Three take-aways from today’s global crop of new cardinals – Crux: Covering all things Catholic
That is to say, pretty much everything a pope does exercises leadership and shapes culture in the Church, whether or not it comes wrapped in a binding magisterial declaration. Today is an excellent illustration of the point, as Pope Francis created 17 new cardinals in an event called a “consistory,” 13 of whom will be eligible to elect his successor.
Francis delivered a talk this morning, which was notable for its plea to avoid in-fighting at a time when public crossfires involving bishops seem increasingly common. In reality, however, the most important statement of the day was made well in advance, in the form of his picks for new Princes of the Church.
Here then are three take-aways from today’s consistory, which is the third of Francis’s papacy and the first in which he’s awarded new red hats to cardinals from the United States.
(As a footnote, the appropriate ecclesiastical verb for what’s happening today is “create,” as in, the pope is “creating” 17 new cardinals. That phraseology leads to the cynical old Roman joke that only God and the pope can create something out of nothing!)
Consistory as Global Village
Francis is famously a pope of the peripheries, and nowhere is that drive to lift up previously ignored or marginalized places more clear than in how this pontiff awards red hats.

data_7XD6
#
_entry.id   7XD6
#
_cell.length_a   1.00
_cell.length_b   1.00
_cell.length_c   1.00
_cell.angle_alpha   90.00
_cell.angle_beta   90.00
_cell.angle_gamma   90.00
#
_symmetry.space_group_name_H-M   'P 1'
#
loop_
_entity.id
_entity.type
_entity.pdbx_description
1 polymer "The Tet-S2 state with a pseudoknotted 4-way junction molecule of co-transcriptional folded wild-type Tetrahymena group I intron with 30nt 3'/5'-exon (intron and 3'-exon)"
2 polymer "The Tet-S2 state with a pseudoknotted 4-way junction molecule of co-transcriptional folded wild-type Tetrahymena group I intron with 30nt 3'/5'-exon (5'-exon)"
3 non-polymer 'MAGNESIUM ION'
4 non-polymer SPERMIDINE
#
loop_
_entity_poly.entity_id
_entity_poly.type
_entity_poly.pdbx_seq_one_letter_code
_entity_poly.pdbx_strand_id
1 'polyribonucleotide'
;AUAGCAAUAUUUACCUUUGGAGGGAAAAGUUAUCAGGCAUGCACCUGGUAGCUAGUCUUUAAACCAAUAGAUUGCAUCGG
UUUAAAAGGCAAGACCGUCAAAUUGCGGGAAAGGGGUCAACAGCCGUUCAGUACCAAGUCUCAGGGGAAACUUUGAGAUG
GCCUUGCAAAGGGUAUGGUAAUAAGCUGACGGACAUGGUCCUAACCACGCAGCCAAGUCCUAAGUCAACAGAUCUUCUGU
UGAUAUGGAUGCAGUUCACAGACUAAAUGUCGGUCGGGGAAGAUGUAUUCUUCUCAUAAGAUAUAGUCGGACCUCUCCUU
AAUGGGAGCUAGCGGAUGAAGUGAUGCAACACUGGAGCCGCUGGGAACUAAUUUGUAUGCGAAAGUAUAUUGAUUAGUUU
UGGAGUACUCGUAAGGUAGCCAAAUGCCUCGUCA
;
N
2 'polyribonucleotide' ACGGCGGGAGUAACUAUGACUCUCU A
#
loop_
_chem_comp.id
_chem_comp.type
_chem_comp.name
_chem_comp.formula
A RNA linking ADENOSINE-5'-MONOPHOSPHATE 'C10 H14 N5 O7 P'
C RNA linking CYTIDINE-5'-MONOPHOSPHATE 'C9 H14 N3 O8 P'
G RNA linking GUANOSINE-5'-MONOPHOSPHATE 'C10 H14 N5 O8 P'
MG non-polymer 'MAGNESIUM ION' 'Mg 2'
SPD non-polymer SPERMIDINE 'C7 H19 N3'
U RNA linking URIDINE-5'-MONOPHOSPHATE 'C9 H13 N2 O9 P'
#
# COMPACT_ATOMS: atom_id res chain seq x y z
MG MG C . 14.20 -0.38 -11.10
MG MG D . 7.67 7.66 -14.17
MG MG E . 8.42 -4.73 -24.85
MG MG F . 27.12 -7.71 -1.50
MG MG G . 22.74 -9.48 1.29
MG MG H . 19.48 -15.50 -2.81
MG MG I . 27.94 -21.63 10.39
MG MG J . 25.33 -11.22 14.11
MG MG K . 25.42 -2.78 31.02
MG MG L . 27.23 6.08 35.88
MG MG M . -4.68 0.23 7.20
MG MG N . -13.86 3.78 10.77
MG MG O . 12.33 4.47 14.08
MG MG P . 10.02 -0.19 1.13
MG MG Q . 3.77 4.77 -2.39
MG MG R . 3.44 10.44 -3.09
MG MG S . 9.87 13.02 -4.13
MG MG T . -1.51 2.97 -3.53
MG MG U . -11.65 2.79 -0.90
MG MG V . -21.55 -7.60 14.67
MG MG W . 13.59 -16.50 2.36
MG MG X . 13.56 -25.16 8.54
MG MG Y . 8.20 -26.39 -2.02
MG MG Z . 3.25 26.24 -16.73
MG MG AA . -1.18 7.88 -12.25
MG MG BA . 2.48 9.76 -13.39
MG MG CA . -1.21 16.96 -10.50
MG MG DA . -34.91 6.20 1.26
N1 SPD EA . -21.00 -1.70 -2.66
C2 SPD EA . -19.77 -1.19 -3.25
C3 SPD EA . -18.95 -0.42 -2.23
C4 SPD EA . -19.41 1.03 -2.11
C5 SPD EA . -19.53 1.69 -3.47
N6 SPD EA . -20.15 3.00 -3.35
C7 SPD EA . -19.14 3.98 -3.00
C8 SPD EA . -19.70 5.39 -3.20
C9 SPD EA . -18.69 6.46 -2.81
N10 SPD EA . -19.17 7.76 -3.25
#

This time around, there are new cardinals from Papua New Guinea, the Central African Republic, Bangladesh and Mauritius. The last two, Bangladesh and Mauritius, have a combined Catholic population that doesn’t quite get to 700,000, making them essentially large parishes by the standards of many other places.
Today’s consistory builds on the previous two held by Pope Francis, in 2014 and 2015, in which he created cardinals from Nicaragua, Ivory Coast, Burkina Faso, Vietnam, Myanmar, Thailand, Capo Verde, and the Pacific island of Tonga. (By the time Francis is done, it seems plausible there won’t be an island nation left on earth without its own cardinal.)
While the internationalization of the College of Cardinals dates back at least to the era of Pope Paul VI in the late 1960s and 1970s, eroding the traditional Italian stranglehold on the institution, what’s striking under Francis is that his cardinals don’t just come from the other usual centers of global Catholic power, but literally from all over the map.
All this is calculated, of course, to ensure that the College of Cardinals is better reflective of the entire 1.2-billion strong Catholic Church around the world, especially places long accustomed to not really having a voice.
Seen through a political lens, there’s another implication worth considering: These appointments also make the next conclave, meaning the next time cardinals gather to elect a pope, far more difficult to handicap. Many of these cardinals represent cultures where the usual taxonomy of left v. right simply don’t apply, and they’re not part of the traditional networks of ecclesiastical influence and patronage.
As a result, they’re likely to bring fresh perspectives to the task of picking a pope, one more difficult to anticipate and, therefore, even more fascinating to watch unfold.
Shifting the balance of power in the U.S.